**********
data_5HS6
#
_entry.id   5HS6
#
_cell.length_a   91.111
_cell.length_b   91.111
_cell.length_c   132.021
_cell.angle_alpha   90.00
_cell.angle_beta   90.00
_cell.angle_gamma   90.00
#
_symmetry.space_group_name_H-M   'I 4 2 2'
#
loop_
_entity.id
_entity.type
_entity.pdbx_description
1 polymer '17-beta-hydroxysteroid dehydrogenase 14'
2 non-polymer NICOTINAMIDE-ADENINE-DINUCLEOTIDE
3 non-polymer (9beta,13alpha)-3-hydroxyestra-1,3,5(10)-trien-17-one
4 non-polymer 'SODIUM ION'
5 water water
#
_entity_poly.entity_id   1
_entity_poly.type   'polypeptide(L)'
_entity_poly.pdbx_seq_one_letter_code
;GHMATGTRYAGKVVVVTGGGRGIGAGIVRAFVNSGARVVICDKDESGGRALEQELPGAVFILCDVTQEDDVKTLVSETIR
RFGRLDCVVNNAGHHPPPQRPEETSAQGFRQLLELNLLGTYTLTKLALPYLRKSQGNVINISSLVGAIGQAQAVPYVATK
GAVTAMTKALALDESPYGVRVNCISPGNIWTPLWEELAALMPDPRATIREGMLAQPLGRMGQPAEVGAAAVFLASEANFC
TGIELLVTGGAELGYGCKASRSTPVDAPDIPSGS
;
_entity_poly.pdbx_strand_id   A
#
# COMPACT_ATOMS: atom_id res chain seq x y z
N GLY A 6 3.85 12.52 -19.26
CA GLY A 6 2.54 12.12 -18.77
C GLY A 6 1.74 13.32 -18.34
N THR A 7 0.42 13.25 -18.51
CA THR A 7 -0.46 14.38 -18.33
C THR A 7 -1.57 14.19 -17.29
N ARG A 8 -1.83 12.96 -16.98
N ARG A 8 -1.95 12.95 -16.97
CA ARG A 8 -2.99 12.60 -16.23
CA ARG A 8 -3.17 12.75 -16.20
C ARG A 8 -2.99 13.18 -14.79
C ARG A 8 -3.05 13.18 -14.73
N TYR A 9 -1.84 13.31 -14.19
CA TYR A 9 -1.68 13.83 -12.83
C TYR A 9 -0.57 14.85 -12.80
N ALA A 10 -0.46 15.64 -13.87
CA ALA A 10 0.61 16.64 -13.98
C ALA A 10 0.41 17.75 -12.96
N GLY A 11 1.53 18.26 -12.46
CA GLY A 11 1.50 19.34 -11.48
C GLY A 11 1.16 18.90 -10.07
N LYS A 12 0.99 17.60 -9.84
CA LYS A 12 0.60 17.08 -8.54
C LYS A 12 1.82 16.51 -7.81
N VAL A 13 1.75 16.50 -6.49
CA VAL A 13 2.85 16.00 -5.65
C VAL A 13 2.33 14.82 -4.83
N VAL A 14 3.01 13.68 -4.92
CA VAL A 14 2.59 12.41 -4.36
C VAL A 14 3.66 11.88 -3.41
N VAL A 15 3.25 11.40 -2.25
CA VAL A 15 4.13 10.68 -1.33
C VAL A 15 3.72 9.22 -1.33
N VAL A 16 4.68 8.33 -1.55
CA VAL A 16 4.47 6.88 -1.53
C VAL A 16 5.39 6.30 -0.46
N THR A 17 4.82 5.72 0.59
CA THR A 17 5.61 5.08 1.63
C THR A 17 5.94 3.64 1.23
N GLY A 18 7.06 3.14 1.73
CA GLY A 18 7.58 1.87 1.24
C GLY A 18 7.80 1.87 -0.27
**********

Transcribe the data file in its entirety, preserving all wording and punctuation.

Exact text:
data_5HS6
#
_entry.id   5HS6
#
_cell.length_a   91.111
_cell.length_b   91.111
_cell.length_c   132.021
_cell.angle_alpha   90.00
_cell.angle_beta   90.00
_cell.angle_gamma   90.00
#
_symmetry.space_group_name_H-M   'I 4 2 2'
#
loop_
_entity.id
_entity.type
_entity.pdbx_description
1 polymer '17-beta-hydroxysteroid dehydrogenase 14'
2 non-polymer NICOTINAMIDE-ADENINE-DINUCLEOTIDE
3 non-polymer (9beta,13alpha)-3-hydroxyestra-1,3,5(10)-trien-17-one
4 non-polymer 'SODIUM ION'
5 water water
#
_entity_poly.entity_id   1
_entity_poly.type   'polypeptide(L)'
_entity_poly.pdbx_seq_one_letter_code
;GHMATGTRYAGKVVVVTGGGRGIGAGIVRAFVNSGARVVICDKDESGGRALEQELPGAVFILCDVTQEDDVKTLVSETIR
RFGRLDCVVNNAGHHPPPQRPEETSAQGFRQLLELNLLGTYTLTKLALPYLRKSQGNVINISSLVGAIGQAQAVPYVATK
GAVTAMTKALALDESPYGVRVNCISPGNIWTPLWEELAALMPDPRATIREGMLAQPLGRMGQPAEVGAAAVFLASEANFC
TGIELLVTGGAELGYGCKASRSTPVDAPDIPSGS
;
_entity_poly.pdbx_strand_id   A
#
# COMPACT_ATOMS: atom_id res chain seq x y z
N GLY A 6 3.85 12.52 -19.26
CA GLY A 6 2.54 12.12 -18.77
C GLY A 6 1.74 13.32 -18.34
N THR A 7 0.42 13.25 -18.51
CA THR A 7 -0.46 14.38 -18.33
C THR A 7 -1.57 14.19 -17.29
N ARG A 8 -1.83 12.96 -16.98
N ARG A 8 -1.95 12.95 -16.97
CA ARG A 8 -2.99 12.60 -16.23
CA ARG A 8 -3.17 12.75 -16.20
C ARG A 8 -2.99 13.18 -14.79
C ARG A 8 -3.05 13.18 -14.73
N TYR A 9 -1.84 13.31 -14.19
CA TYR A 9 -1.68 13.83 -12.83
C TYR A 9 -0.57 14.85 -12.80
N ALA A 10 -0.46 15.64 -13.87
CA ALA A 10 0.61 16.64 -13.98
C ALA A 10 0.41 17.75 -12.96
N GLY A 11 1.53 18.26 -12.46
CA GLY A 11 1.50 19.34 -11.48
C GLY A 11 1.16 18.90 -10.07
N LYS A 12 0.99 17.60 -9.84
CA LYS A 12 0.60 17.08 -8.54
C LYS A 12 1.82 16.51 -7.81
N VAL A 13 1.75 16.50 -6.49
CA VAL A 13 2.85 16.00 -5.65
C VAL A 13 2.33 14.82 -4.83
N VAL A 14 3.01 13.68 -4.92
CA VAL A 14 2.59 12.41 -4.36
C VAL A 14 3.66 11.88 -3.41
N VAL A 15 3.25 11.40 -2.25
CA VAL A 15 4.13 10.68 -1.33
C VAL A 15 3.72 9.22 -1.33
N VAL A 16 4.68 8.33 -1.55
CA VAL A 16 4.47 6.88 -1.53
C VAL A 16 5.39 6.30 -0.46
N THR A 17 4.82 5.72 0.59
CA THR A 17 5.61 5.08 1.63
C THR A 17 5.94 3.64 1.23
N GLY A 18 7.06 3.14 1.73
CA GLY A 18 7.58 1.87 1.24
C GLY A 18 7.80 1.87 -0.27